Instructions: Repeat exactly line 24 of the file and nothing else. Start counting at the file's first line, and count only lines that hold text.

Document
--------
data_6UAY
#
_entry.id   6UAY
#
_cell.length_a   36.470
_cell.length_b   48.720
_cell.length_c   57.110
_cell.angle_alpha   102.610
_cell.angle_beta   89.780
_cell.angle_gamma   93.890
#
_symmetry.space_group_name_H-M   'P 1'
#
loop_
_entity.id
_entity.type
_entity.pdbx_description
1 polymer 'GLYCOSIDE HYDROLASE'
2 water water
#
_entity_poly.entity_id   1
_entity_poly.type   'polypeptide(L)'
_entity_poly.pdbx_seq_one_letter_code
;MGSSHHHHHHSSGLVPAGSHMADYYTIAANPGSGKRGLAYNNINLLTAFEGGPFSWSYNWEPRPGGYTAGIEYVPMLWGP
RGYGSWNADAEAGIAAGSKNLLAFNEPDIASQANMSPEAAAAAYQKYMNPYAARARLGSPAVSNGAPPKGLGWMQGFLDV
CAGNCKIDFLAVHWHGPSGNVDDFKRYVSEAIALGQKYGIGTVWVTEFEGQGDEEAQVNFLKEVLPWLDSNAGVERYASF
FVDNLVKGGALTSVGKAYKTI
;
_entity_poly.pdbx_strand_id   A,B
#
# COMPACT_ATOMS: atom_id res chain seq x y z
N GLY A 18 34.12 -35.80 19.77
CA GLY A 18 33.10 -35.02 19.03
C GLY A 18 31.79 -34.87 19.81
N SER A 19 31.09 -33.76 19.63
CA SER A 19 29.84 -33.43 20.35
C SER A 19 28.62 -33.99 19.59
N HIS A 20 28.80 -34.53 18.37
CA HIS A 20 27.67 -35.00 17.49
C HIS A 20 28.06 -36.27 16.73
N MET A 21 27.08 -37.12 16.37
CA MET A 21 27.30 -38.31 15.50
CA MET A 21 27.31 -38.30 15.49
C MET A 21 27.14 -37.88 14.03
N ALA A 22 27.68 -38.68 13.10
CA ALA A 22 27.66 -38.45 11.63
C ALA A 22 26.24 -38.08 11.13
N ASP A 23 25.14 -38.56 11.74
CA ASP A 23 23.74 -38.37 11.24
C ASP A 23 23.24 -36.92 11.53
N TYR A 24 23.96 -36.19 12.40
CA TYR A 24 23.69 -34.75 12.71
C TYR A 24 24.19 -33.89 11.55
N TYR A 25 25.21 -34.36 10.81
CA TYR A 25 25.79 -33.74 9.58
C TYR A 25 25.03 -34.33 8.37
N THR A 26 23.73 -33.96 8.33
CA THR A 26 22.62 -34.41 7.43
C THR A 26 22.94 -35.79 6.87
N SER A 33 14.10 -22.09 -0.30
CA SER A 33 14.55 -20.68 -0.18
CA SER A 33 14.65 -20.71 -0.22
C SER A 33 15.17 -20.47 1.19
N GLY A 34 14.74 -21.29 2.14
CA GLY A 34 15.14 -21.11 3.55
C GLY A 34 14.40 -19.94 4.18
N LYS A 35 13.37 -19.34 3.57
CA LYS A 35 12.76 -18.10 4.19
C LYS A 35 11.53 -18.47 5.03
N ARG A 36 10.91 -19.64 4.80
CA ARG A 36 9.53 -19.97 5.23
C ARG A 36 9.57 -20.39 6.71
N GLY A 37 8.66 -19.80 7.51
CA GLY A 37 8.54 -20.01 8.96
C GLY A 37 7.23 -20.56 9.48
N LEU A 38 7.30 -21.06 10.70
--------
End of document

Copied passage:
;MGSSHHHHHHSSGLVPAGSHMADYYTIAANPGSGKRGLAYNNINLLTAFEGGPFSWSYNWEPRPGGYTAGIEYVPMLWGP